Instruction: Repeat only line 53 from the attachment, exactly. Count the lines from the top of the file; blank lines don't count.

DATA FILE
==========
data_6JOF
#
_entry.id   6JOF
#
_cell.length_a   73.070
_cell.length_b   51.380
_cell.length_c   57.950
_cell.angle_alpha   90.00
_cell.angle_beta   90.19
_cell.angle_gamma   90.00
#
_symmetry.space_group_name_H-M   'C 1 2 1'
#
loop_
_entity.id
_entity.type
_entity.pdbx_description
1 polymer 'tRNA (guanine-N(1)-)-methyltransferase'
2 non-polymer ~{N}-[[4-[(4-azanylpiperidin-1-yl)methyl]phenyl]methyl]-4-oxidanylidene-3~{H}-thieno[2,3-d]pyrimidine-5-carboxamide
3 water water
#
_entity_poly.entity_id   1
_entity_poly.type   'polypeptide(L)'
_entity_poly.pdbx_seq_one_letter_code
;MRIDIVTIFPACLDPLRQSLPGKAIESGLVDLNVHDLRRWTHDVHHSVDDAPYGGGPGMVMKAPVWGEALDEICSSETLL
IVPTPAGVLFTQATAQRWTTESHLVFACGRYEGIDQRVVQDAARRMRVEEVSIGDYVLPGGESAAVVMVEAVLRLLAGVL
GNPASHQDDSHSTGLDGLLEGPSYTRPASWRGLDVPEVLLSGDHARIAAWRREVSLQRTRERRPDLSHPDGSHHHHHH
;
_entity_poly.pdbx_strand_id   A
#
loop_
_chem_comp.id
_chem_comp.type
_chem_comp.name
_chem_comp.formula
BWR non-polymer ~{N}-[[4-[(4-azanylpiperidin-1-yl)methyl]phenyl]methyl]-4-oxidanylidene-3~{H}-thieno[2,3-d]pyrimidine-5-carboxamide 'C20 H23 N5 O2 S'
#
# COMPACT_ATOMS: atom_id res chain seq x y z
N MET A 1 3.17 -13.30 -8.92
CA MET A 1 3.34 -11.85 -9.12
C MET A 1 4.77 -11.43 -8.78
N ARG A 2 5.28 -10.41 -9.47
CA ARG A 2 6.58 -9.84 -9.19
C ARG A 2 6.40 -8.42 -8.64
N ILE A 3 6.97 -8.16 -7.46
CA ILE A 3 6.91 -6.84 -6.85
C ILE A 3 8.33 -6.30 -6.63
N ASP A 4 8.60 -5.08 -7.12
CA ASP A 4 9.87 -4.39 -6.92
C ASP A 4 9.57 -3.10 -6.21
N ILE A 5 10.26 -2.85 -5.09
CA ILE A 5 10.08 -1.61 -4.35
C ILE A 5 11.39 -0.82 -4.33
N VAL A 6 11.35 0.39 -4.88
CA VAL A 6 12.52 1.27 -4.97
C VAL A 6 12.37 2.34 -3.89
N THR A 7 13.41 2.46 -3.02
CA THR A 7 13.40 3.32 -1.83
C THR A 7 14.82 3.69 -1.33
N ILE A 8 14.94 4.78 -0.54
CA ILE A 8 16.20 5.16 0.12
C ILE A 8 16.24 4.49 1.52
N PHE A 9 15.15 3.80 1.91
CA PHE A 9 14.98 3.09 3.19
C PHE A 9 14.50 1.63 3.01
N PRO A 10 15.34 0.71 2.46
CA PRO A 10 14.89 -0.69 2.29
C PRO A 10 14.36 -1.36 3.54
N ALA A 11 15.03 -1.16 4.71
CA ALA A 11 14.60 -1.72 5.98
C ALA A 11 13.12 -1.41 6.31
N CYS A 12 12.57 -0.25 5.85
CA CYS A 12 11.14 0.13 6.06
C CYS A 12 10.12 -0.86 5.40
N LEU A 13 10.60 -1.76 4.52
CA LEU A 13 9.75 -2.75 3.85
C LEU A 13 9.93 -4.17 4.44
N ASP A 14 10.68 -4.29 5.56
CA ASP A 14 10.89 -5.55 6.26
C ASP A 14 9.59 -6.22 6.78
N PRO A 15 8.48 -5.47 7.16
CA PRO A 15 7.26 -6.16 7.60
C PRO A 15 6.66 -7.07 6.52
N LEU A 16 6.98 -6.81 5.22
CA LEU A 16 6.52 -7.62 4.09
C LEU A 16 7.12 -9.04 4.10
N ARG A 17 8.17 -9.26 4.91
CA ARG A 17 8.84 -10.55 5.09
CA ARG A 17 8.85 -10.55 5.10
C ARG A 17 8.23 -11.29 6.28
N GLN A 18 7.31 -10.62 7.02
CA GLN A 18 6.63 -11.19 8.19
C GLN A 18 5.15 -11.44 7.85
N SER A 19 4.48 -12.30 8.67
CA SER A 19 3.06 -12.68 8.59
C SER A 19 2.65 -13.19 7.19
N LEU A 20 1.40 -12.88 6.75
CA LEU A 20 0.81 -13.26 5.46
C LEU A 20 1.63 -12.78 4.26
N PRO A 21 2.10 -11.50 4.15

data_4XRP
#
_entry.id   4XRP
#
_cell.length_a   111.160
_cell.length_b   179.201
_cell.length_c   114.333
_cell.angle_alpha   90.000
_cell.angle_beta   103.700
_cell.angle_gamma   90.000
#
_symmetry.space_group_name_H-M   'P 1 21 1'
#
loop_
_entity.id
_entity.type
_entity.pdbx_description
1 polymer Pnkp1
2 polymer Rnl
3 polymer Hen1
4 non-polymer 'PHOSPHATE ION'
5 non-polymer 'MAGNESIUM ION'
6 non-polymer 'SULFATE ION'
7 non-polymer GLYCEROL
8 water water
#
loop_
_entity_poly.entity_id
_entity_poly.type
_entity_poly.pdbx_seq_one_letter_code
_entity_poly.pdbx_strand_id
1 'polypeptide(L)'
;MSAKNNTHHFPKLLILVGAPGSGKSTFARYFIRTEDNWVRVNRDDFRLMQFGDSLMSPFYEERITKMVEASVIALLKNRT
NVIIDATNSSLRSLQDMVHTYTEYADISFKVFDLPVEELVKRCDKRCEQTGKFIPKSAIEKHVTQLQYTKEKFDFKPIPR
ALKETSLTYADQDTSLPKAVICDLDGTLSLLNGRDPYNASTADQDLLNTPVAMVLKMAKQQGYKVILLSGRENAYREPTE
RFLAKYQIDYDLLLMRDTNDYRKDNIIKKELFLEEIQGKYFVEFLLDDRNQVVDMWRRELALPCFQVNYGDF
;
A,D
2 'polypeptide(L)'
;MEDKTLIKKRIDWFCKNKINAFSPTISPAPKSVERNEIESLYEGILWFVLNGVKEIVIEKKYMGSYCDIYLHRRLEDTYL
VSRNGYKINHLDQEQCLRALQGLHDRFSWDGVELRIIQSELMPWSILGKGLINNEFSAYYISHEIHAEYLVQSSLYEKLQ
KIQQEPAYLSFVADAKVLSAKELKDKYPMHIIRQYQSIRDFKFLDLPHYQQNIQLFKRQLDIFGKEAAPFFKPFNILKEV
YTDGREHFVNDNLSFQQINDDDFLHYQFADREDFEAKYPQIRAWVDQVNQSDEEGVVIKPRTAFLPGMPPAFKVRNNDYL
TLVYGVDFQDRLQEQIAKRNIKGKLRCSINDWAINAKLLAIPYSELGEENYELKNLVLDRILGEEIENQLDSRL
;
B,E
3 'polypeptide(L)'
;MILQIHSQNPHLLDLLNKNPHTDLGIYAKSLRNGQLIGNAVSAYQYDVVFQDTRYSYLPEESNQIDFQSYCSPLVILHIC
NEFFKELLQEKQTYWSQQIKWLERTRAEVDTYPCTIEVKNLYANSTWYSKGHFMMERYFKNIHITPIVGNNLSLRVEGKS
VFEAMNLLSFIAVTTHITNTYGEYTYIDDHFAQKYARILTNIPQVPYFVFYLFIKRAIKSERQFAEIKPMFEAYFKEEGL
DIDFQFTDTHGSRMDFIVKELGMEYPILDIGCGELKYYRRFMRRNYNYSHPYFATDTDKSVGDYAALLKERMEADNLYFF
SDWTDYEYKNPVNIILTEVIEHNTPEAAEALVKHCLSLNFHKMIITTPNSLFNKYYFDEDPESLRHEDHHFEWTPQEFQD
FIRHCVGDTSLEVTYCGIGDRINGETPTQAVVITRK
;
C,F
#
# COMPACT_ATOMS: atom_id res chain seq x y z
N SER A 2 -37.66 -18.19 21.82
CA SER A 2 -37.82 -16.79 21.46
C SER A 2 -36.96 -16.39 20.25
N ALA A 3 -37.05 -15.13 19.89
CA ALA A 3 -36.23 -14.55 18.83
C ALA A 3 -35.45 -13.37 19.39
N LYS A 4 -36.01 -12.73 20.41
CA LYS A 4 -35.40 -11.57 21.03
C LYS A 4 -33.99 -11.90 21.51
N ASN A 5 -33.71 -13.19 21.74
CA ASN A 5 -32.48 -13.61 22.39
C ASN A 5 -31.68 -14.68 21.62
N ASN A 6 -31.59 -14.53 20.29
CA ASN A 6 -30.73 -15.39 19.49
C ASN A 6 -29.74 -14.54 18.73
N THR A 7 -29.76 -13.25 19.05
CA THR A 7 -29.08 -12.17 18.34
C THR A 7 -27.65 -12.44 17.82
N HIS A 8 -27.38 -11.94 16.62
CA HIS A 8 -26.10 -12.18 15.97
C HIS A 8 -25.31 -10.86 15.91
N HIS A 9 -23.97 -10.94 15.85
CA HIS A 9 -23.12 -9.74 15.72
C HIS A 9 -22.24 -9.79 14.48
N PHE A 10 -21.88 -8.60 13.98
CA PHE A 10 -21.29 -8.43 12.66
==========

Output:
C ILE A 5 11.39 -0.82 -4.33